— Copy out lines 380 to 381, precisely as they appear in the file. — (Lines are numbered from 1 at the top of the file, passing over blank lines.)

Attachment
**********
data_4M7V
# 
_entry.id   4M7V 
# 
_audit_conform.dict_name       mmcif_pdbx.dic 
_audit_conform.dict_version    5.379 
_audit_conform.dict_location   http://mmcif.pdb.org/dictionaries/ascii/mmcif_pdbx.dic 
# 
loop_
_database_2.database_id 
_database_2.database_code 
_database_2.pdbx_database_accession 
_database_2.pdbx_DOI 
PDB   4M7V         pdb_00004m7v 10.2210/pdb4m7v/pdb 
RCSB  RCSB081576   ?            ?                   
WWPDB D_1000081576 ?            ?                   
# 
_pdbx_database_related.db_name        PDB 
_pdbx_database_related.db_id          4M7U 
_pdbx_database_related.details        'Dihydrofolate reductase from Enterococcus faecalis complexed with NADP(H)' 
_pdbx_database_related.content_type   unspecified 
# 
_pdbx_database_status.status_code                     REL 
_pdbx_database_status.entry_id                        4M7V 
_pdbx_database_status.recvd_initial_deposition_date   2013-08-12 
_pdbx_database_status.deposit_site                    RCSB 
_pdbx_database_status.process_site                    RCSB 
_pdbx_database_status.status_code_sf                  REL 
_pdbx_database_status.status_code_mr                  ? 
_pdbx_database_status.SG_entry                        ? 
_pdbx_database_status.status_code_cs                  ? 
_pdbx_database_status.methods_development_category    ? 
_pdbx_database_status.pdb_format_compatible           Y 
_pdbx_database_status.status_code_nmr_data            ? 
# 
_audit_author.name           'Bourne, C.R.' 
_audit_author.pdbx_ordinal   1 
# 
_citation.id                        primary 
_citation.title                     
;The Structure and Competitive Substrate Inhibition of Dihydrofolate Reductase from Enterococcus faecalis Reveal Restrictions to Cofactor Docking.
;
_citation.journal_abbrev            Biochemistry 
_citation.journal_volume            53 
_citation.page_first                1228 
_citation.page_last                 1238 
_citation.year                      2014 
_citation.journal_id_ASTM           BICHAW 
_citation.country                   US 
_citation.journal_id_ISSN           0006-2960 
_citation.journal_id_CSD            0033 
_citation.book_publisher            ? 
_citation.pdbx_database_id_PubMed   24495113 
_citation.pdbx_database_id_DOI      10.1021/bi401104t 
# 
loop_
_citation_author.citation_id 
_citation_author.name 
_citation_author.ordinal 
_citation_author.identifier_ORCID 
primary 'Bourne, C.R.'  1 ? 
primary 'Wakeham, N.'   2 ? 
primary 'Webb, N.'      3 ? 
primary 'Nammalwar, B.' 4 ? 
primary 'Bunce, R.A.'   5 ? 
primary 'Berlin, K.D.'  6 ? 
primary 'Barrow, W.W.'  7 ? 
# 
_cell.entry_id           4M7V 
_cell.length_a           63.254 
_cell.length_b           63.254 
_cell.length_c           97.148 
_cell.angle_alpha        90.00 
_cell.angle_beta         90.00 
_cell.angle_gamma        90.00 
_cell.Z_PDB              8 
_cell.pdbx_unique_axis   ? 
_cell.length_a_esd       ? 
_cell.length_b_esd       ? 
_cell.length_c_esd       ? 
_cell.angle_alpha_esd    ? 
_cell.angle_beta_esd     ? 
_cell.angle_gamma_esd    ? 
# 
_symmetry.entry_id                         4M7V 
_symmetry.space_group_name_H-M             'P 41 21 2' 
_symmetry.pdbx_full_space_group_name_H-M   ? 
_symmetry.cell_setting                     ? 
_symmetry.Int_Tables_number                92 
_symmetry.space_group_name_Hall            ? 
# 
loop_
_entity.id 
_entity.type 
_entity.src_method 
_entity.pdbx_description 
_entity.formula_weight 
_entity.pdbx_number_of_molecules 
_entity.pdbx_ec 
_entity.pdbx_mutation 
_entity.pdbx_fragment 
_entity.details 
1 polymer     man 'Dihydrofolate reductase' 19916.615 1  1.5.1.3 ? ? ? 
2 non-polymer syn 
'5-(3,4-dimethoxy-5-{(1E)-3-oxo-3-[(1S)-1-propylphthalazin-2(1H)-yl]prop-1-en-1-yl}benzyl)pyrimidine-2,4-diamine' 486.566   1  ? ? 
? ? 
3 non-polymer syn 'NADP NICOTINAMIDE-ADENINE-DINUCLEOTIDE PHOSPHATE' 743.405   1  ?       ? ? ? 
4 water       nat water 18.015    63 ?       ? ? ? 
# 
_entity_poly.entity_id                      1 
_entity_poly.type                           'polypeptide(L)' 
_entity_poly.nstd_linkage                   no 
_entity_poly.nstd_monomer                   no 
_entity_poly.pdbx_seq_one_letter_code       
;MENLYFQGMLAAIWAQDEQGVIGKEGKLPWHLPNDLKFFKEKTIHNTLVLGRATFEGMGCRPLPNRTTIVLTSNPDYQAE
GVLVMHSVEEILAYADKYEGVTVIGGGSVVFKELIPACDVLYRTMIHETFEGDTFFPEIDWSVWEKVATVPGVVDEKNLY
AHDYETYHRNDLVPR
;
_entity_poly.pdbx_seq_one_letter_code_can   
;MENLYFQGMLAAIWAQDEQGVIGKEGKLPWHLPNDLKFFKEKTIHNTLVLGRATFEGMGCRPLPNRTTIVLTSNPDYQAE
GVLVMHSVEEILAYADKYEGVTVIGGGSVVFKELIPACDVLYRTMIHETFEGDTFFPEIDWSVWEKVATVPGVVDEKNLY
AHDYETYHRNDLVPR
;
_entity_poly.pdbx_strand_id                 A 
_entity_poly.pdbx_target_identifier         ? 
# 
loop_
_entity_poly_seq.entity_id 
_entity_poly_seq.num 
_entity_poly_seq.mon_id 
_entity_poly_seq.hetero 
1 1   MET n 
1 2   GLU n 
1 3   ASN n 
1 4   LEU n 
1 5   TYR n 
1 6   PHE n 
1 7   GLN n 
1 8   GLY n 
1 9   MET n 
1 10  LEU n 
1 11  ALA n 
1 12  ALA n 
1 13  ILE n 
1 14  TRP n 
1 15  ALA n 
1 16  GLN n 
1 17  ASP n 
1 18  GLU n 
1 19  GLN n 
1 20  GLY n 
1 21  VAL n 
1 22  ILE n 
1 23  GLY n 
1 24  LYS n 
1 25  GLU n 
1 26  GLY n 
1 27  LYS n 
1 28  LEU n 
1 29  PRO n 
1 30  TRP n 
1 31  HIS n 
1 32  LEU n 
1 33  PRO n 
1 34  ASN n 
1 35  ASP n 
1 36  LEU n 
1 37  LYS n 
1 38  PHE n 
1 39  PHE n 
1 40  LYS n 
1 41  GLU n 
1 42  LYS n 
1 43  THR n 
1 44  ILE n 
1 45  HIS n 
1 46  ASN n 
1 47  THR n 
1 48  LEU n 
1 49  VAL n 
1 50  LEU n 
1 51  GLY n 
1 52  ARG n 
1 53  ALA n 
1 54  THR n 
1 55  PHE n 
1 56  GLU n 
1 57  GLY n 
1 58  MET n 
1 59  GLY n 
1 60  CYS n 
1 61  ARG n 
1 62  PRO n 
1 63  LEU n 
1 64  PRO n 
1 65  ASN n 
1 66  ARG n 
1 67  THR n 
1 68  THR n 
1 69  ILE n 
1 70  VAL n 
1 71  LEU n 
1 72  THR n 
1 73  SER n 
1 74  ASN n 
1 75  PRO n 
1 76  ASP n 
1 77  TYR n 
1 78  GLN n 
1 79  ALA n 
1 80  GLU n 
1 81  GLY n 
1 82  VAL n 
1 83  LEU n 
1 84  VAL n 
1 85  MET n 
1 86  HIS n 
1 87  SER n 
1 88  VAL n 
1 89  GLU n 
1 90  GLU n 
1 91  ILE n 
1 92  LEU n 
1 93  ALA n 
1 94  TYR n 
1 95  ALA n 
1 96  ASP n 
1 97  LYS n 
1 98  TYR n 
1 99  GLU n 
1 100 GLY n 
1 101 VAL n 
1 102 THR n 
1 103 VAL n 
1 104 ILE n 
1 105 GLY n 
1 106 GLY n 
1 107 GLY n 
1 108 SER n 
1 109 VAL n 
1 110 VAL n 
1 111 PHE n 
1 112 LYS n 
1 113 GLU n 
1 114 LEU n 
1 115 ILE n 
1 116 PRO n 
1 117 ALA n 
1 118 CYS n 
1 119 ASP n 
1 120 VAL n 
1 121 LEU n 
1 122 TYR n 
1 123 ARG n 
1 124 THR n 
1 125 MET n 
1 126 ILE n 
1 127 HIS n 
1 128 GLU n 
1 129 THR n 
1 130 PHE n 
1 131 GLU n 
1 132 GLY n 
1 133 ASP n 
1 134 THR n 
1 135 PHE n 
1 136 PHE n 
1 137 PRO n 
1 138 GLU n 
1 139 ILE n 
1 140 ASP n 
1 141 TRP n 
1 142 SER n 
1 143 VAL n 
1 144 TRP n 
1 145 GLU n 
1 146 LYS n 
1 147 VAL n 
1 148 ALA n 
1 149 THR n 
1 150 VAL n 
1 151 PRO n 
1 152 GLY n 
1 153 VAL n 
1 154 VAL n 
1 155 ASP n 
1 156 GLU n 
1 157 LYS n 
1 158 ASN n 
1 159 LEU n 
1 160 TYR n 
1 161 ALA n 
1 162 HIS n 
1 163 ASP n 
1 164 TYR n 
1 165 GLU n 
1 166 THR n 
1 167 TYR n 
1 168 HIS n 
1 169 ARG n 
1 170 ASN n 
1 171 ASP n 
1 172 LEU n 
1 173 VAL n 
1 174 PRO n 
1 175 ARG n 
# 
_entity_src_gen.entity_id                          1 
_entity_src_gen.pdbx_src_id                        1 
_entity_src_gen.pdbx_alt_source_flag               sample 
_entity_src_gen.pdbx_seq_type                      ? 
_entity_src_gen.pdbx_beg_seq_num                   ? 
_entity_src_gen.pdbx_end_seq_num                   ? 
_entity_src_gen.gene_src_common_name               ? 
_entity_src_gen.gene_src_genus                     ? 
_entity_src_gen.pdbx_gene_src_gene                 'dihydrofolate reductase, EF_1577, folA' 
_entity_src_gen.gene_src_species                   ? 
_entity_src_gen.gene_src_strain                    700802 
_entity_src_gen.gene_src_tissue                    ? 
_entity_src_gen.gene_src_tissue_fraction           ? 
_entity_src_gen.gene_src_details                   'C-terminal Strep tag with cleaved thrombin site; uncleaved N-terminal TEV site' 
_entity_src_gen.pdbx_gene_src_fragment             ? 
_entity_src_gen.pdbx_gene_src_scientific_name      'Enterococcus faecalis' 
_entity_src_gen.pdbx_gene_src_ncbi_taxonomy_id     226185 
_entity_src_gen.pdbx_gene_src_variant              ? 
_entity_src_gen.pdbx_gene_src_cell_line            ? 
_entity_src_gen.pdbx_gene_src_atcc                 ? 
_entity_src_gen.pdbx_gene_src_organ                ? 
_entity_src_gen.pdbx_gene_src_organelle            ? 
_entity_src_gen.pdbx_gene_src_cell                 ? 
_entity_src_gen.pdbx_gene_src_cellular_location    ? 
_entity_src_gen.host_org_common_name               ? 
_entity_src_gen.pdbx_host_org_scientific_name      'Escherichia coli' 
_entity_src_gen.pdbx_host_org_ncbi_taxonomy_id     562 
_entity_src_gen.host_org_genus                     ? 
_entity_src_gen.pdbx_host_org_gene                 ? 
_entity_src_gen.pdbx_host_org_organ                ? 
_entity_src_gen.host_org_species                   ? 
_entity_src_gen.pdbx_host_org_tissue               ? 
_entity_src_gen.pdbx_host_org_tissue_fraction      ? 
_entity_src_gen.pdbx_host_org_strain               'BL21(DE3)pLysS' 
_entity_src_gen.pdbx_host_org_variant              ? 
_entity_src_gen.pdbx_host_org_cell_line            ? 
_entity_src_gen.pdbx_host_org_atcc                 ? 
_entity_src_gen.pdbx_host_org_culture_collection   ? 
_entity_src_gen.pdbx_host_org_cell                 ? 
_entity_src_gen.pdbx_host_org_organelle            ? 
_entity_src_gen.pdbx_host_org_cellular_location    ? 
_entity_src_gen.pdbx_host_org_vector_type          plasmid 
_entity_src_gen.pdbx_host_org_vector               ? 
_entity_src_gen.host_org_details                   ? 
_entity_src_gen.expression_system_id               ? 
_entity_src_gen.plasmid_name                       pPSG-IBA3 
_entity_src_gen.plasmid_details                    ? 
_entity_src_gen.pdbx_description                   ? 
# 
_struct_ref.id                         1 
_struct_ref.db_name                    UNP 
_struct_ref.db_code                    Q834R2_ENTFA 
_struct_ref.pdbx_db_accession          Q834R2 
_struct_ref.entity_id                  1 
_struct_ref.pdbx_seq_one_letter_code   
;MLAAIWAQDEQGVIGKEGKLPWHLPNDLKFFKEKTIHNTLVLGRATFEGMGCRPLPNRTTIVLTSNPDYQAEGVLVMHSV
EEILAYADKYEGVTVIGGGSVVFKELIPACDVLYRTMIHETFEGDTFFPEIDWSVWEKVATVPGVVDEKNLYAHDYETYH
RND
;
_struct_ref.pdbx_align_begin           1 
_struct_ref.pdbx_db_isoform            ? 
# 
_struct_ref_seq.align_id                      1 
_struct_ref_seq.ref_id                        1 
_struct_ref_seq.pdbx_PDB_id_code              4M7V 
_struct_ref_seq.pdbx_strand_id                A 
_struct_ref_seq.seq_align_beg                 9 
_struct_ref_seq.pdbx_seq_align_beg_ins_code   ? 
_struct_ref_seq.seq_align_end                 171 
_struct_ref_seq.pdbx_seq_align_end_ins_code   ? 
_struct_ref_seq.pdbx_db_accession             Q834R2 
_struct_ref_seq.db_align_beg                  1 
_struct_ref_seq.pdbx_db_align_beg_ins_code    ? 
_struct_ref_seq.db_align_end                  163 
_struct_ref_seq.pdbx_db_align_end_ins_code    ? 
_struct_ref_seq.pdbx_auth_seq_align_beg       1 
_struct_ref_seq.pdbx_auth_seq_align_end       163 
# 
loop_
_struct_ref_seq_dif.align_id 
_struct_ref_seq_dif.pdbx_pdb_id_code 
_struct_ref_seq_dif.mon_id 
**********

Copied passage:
_struct_ref_seq.pdbx_db_align_beg_ins_code    ? 
_struct_ref_seq.db_align_end                  163 